From The Art and Popular Culture Encyclopedia
The golden apple is an element that appears in various national and ethnic folk legends or fairy tales. Recurring themes depict a hero (i.e. Hercules) retrieving the golden apples hidden or stolen by a monstrous antagonist. Alternatively, they are depicted as divine food and the source of immortality in Norse mythology.
- "After Atalanta participated in the hunt and received the pelt, her father claimed her as his offspring and wanted her to get married. Although a very beautiful maiden, Atalanta did not particularly want to marry after an oracle told her that she will gain bad luck if she marries. In order to get her a husband, her father made a deal with Atalanta that she would marry anybody who could beat her in a foot race. Atalanta happily agreed, as she could run extremely fast.
- She outran many suitors. The one that finally became her husband accomplished this through brains, not speed. Hippomenes (also known as Melanion) knew that he could not win a fair race with Atalanta, so he prayed to Aphrodite for help. The goddess gave him three golden apples (sometimes the fruit was quince instead) and told him to drop them one at a time to distract Atalanta. Sure enough, she quit running long enough to retrieve each golden apple. It took all three apples and all of his speed, but Hippomenes finally succeeded, winning the race and Atalanta's hand. Unfortunately, Hippomenes forgot to thank the Goddess and she turned them into lions"
Atalanta was a virgin huntress who promised to marry the man who could win a foot race against her-- knowing that no men could beat her. Hippomenes drops the golden apples every once in a while so he could out run Atalanta and he finally wins.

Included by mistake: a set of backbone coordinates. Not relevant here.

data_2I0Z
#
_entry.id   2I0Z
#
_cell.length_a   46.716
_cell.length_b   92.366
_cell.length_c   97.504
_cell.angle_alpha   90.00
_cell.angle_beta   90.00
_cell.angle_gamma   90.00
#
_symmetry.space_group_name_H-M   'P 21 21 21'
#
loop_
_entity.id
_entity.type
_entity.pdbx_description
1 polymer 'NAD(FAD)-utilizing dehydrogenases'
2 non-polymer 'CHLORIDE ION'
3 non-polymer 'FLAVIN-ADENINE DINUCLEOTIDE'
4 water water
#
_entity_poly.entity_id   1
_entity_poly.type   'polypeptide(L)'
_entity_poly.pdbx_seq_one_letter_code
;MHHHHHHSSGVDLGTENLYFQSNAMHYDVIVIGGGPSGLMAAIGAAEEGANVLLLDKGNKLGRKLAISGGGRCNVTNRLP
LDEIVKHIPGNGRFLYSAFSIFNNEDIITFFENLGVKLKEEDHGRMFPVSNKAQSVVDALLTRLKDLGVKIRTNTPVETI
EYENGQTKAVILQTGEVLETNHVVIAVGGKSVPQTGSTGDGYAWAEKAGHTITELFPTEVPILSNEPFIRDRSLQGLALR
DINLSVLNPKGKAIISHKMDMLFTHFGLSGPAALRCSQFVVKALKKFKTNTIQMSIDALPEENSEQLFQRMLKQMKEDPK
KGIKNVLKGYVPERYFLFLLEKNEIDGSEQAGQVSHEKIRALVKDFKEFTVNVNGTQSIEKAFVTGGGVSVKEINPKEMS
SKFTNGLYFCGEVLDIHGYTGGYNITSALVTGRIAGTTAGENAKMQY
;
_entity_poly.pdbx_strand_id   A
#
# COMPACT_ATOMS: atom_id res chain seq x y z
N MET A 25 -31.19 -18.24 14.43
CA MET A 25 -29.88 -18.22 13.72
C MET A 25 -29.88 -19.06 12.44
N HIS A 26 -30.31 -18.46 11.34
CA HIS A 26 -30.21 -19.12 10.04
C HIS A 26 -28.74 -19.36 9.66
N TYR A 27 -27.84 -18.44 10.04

The Garden of the Hesperides
The Garden of the Hesperides was Hera's orchard in the east, where either a single tree or a grove of trees bearing immortality-giving golden apples grew. Hera placed in the garden a never-sleeping, hundred-headed, dragon, named Ladon, as an additional safeguard. The eleventh Labor of Hercules was to steal the golden apples from the garden.
The Judgment of Paris
Zeus held a banquet in celebration of the marriage of Peleus and Thetis. Left off the guest list was Eris (goddess of discord), and upon turning up uninvited, she threw or rolled a golden apple into the ceremony, with an inscription that read: καλλίστῃ or, "for the fairest one." Three goddesses claimed the apple: Hera, Athena and Aphrodite. Zeus remembered Paris of Troy as being the most beautiful of mortal men and was aware of the bull-judging contest which was soon to come, in which Paris would be judge. So Zeus sent Ares, who disguised himself as a bull, which was one of his symbols. Ares accepted this duty given by Zeus humorously. Being a god, he appeared perfect in all respects and therefore was awarded the Golden Laurels. Zeus deemed Paris as the judge as he knew that Paris would be a fair and equal judge. He gave the apple to Hermes and told him to deliver it to Paris and tell him that the goddesses would accept his decision without argument, and so the goddesses appeared. Each of the goddesess offered Paris a gift as a bribe in return for the apple. First approached Hera who offered to make him a famous, powerful king; next came Athena, who offered to make him wise, above even some of the gods; and last of all came Aphrodite, who said she would give him the most beautiful woman in the world as his wife, Helen at that time, of Sparta (later to be titled Helen of Troy). Paris chose Aphrodite, which would ultimately lead to the start of the Trojan war. Paris soon went to celebrate the marriage of Helen and Menelaus with his brother. They spent the night there, and Menelaus was called to Agamemnon, and thus Helen and Paris were left alone. In this time they made love, and Helen left Menelaus and sailed to Troy with Paris, thus initiating the Trojan War.